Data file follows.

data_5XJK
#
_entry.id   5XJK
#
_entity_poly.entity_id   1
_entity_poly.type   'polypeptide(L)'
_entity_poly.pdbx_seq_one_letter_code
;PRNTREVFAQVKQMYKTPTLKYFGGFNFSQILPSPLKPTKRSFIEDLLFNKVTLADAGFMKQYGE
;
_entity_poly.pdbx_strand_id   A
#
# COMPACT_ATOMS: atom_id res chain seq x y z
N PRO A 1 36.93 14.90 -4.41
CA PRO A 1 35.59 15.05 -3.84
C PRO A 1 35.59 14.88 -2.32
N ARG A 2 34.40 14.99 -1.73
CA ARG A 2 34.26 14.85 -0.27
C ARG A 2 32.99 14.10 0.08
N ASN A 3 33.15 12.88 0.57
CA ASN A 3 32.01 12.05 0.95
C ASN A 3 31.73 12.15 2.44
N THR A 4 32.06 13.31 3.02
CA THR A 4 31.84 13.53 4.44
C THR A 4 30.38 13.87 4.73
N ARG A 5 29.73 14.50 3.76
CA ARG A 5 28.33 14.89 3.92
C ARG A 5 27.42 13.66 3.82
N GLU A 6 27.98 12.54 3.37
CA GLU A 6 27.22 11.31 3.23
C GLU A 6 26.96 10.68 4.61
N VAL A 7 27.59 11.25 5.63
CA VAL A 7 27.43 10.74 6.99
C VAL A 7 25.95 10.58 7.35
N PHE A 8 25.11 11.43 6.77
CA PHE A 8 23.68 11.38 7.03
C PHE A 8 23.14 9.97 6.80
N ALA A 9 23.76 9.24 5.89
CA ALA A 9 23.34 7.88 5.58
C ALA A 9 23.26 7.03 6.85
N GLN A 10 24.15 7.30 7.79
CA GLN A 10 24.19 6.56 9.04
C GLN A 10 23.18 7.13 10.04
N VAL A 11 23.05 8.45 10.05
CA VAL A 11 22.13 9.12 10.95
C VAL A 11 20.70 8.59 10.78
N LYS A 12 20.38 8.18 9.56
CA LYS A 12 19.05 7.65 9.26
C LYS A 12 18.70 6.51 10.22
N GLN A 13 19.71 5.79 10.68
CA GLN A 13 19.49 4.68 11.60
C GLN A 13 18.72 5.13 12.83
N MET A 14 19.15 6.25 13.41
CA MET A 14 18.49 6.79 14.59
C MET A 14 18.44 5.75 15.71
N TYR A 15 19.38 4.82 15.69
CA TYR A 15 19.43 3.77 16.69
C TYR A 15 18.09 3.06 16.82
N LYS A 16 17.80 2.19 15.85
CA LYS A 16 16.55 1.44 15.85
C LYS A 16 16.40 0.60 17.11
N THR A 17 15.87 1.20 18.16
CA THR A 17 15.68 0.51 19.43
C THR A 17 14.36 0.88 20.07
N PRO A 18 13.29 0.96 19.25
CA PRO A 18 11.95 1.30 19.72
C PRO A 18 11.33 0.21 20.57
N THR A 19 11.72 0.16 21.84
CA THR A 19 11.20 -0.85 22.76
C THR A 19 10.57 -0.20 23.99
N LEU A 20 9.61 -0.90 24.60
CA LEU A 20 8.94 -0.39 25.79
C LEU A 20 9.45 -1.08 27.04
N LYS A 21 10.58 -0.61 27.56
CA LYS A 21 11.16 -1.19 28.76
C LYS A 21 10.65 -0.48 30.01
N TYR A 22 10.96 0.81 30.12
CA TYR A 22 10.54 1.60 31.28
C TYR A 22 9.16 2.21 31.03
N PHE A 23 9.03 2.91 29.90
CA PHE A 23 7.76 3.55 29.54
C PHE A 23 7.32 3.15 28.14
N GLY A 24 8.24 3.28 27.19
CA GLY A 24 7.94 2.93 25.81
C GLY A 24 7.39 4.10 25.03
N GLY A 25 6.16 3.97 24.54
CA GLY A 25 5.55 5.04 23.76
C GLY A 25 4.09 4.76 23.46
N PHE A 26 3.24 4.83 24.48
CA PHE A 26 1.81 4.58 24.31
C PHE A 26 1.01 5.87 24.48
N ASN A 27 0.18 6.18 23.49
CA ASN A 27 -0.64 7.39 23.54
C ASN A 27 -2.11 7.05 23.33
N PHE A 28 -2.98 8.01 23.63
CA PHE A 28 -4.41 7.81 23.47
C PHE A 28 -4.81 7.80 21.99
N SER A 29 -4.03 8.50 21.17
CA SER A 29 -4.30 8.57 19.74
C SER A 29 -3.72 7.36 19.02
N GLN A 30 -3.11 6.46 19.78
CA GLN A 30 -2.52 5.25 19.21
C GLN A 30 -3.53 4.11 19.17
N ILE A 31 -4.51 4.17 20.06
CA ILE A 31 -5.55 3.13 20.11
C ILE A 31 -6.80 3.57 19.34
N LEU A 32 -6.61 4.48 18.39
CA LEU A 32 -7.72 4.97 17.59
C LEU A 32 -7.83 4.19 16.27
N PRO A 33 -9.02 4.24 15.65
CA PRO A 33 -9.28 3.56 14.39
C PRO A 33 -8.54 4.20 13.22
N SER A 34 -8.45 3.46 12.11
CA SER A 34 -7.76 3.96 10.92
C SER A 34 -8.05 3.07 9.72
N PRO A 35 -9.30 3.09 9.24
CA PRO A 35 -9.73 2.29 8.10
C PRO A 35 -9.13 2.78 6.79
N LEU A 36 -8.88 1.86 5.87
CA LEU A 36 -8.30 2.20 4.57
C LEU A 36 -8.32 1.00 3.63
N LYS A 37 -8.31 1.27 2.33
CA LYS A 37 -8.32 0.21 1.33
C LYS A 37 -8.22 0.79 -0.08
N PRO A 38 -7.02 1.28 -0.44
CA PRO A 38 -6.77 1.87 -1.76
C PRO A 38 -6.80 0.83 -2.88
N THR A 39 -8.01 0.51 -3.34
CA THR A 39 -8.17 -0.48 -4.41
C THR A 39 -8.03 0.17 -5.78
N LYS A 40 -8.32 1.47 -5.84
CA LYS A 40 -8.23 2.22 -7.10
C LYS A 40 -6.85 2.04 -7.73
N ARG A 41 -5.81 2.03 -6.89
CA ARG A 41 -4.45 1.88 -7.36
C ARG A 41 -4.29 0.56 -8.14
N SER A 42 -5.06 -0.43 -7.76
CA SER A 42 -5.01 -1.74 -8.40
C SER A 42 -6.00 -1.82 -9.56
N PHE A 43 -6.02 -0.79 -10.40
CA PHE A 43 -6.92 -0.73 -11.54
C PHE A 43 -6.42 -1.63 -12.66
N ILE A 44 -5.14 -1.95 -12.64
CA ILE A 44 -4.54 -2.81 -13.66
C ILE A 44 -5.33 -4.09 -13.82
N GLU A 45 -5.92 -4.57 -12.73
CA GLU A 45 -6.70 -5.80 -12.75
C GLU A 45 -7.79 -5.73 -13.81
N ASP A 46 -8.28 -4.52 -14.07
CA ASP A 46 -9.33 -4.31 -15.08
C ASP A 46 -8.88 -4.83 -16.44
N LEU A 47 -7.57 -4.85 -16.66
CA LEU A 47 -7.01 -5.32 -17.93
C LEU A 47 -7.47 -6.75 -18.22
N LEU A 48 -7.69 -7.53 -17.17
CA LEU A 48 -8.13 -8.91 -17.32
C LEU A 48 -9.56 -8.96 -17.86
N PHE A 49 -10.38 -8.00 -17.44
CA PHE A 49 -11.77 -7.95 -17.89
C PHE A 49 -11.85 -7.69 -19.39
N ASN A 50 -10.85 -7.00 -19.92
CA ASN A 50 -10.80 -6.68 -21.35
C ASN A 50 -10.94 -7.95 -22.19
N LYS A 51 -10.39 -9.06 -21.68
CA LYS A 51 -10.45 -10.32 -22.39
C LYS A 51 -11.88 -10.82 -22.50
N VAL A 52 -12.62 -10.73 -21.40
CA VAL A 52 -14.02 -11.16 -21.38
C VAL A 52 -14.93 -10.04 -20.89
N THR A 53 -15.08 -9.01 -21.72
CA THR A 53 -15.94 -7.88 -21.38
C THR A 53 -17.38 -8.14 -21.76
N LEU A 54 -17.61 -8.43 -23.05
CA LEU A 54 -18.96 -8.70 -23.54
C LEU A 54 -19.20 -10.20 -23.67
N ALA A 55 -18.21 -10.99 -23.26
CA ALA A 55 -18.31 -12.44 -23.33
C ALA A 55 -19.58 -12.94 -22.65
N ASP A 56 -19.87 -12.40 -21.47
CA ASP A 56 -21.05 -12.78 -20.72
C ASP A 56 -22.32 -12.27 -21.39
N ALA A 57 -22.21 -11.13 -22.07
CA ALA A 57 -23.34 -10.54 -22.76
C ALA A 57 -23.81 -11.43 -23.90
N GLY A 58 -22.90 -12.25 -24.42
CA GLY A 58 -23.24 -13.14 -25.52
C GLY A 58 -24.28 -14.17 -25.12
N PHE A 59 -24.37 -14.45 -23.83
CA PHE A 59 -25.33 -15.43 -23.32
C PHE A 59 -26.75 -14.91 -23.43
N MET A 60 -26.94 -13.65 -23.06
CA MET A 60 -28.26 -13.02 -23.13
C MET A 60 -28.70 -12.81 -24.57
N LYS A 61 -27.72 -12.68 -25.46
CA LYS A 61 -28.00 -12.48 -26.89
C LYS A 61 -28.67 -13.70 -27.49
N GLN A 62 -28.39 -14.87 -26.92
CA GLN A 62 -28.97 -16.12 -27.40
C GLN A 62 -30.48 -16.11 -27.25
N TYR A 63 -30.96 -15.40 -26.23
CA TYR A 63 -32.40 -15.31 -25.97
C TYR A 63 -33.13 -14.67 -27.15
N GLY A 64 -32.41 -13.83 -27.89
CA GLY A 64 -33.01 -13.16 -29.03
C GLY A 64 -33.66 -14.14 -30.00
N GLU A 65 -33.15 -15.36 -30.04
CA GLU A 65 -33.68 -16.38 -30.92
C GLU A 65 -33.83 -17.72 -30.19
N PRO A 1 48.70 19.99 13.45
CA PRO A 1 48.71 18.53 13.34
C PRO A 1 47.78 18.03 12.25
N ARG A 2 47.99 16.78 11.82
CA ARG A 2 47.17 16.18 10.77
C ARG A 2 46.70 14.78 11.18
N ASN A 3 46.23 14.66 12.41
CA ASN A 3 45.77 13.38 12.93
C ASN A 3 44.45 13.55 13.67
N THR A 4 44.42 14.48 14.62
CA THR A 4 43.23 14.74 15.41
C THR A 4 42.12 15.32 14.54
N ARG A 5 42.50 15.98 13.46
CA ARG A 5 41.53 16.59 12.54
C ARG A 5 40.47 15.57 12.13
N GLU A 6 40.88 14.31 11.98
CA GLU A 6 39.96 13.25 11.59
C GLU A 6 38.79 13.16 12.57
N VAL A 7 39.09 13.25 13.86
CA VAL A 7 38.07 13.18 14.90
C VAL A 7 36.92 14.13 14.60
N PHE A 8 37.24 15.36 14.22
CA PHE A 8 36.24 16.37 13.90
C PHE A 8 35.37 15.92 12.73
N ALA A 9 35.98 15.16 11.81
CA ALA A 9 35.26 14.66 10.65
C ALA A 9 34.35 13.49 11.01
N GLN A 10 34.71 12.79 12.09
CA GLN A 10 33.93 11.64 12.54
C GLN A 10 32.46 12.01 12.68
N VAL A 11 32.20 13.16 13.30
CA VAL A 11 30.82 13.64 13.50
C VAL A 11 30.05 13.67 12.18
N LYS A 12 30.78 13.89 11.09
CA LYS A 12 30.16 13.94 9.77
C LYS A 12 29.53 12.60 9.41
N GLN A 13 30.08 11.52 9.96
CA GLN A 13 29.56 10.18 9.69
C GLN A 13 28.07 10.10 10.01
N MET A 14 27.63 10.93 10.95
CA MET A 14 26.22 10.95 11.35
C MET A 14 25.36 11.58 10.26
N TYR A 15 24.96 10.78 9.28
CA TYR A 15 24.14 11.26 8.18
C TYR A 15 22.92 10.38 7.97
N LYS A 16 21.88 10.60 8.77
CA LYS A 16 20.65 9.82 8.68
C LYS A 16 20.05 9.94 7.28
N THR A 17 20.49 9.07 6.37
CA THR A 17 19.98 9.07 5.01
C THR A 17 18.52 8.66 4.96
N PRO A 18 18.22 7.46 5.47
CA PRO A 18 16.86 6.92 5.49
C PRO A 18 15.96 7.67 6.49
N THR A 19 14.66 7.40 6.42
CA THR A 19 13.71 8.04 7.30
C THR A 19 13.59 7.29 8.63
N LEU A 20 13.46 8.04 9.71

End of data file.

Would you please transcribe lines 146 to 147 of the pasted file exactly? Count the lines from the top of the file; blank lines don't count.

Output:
CA GLU A 45 -6.70 -5.80 -12.75
C GLU A 45 -7.79 -5.73 -13.81